When asked when he realized he wanted to be a television writer, he replies plainly, "I was a young guy with a family, and I wanted to make a living. That's what it was all about at the beginning — just making a living."

"It was the dawn of television," he says. After a single writing credit he and his partners officially became television comedy writers, "and suddenly we were wanted in all directions."

Be true to yourself

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Lear is remembered for making black sitcoms part of American life in the 1970s with "Sanford and Son," "The Jeffersons," and "Good Times," as well as using these and other shows as vehicles for edgy comedy on topics like sexuality and crime. But Lear scoffs at the idea that he was trying to push boundaries. He was just writing what he knew, and people responded to it.

"I saw the comedy in life and the foolishness of the human condition, and I was just dealing with what I saw around me," he said. "I wasn't making up anything to break a barrier. What I saw around this culture were the race problems and economic problems and health problems, and so forth."

He adds that the interpersonal issues he gave his characters came from his own life — Archie Bunker of "All in the Family" is a cartoon version of his dad, for example. "I dealt with that because it's what I knew," he said.

And when President Richard Nixon publicly criticized what he perceived as culture-damaging vulgarity in Lear's programs, Lear took it as "a badge of honor."

It's worth putting in effort to balance family with work

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As Lear considers his first two marriages and how he raised his children during the height of his fame, he sees himself as a "dissociated father." Between his sitcoms and his wife and kids, he had "five families on the air and one on Mooncrest Drive" in Los Angeles.

"On Mooncrest Drive they woke up, they got dressed themselves, I helped them with breakfast, and they went off to school," he says. He says that unfortunately, he was concentrated on his work, not his family — and he doesn't see it as a necessary sacrifice.

"Had I known more at the time, and had I been able to stand off and view it — had I not been dissociated, as I put it — I would've given less time to the shows, and they would've been just fine," he says. And he would have been more present with his family, which he considers entirely different from just being there physically.

Live in the present

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This lesson is one Lear learned late in life, but one he wishes he had known when he was younger. He considers achieving this state to be the highlight of his career, because it's allowed him to be happy. It's why he chose the book title "Even This I Get to Experience," a phrase he says he had running through his head when he was in a rough patch financially.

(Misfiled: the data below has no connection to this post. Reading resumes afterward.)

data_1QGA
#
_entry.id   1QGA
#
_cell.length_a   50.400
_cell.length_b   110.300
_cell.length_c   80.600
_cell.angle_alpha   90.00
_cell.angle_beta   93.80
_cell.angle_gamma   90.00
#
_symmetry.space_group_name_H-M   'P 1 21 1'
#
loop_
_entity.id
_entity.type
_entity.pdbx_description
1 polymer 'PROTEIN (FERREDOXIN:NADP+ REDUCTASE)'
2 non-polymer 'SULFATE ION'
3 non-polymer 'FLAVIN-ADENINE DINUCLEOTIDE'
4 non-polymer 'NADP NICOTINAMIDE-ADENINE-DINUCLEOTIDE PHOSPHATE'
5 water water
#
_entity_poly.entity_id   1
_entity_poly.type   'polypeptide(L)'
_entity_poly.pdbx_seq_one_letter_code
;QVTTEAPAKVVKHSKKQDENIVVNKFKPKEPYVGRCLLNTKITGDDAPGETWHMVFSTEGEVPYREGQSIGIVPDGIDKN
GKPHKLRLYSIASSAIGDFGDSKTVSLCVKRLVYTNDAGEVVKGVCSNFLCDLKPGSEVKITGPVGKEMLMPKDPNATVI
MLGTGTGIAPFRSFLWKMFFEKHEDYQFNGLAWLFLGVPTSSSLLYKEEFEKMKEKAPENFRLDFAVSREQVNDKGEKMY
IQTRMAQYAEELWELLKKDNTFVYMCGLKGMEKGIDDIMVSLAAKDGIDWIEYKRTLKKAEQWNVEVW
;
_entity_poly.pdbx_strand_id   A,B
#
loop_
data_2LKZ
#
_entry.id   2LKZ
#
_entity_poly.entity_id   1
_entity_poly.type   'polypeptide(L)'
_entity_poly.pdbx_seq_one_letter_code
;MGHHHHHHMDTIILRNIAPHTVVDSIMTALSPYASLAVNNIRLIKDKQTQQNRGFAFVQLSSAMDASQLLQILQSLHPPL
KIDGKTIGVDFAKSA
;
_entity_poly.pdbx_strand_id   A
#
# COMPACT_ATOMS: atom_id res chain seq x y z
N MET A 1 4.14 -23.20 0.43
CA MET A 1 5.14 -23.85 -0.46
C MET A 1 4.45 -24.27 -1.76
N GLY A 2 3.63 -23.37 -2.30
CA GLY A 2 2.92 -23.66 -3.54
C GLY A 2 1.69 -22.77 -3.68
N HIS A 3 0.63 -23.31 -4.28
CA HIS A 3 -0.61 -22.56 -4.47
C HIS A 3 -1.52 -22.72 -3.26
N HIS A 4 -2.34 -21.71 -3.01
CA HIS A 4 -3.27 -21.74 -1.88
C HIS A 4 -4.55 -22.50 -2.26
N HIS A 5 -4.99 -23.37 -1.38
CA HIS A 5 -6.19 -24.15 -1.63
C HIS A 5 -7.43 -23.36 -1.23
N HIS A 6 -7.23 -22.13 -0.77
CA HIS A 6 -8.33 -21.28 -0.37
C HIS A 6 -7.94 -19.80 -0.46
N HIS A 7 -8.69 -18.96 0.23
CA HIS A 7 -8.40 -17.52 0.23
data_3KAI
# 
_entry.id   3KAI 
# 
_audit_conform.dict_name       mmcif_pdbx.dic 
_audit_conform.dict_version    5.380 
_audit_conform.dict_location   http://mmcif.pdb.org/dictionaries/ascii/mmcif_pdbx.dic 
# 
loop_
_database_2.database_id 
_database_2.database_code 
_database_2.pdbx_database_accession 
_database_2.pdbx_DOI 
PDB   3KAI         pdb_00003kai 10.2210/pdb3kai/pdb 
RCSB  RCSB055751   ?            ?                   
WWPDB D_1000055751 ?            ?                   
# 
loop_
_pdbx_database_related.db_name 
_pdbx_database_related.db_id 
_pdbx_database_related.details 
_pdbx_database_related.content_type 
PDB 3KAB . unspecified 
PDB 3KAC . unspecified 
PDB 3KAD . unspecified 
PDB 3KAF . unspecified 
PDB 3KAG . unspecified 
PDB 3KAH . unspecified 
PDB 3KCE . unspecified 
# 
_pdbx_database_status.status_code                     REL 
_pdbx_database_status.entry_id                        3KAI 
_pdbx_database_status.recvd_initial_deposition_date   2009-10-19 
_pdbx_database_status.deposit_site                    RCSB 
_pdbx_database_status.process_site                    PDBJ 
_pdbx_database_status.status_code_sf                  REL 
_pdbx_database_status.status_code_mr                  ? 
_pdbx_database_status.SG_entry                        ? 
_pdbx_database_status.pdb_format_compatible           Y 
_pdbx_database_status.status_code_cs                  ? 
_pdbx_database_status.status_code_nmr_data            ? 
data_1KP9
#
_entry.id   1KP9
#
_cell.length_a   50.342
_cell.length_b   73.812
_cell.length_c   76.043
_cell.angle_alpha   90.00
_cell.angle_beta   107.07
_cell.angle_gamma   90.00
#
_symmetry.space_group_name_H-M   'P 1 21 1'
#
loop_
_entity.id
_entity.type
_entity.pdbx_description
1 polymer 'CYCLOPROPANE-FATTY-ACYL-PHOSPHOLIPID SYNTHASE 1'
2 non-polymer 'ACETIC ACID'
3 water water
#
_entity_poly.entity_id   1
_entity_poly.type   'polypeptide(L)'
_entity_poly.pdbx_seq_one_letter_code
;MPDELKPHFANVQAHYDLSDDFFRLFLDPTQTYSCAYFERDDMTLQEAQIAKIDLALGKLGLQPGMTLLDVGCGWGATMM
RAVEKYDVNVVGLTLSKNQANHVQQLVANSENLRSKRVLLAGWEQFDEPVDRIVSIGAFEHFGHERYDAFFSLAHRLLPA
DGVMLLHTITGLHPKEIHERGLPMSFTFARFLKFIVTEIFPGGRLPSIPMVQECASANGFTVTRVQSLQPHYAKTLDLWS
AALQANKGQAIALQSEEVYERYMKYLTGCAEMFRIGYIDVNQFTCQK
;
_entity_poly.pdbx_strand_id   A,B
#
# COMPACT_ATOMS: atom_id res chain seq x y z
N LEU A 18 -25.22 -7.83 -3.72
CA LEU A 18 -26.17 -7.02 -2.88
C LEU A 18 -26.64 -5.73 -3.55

He's learned to savor everything he can from life's ups and downs.

"Success is a moment by moment thing," he says. "So you wake up in the morning, and before the kids go to school, you connect with them. They leave the house feeling they have connected with the parents, and you feel good about having connected with your kids ... What we have to remember in such cases is to pat ourselves on the back figuratively for having had a great moment, and move on to the next moment.

"A successful day is a day in which you're feeling good about yourself and your life."

Never stop learning about who you are

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When asked how he's managed to stay so sharp, Lear replies, "I haven't stopped learning about myself and my life. I think the vertical journey into oneself never ends."

He sees life as a simultaneous horizontal and vertical journey. Horizontal in the sense of learning more about the world, about others, and about a craft; vertical in the sense of learning more about who you really are.

Lear says that the vertical journey "might end at death — and we don't even know that — but it's the deeper and more satisfying journey than the horizontal one." The latter "gets you more information about a lot of things, but the vertical one into oneself is the kicker."

Check out the trailer for the new documentary 'Norman Lear: Just Another Version of You'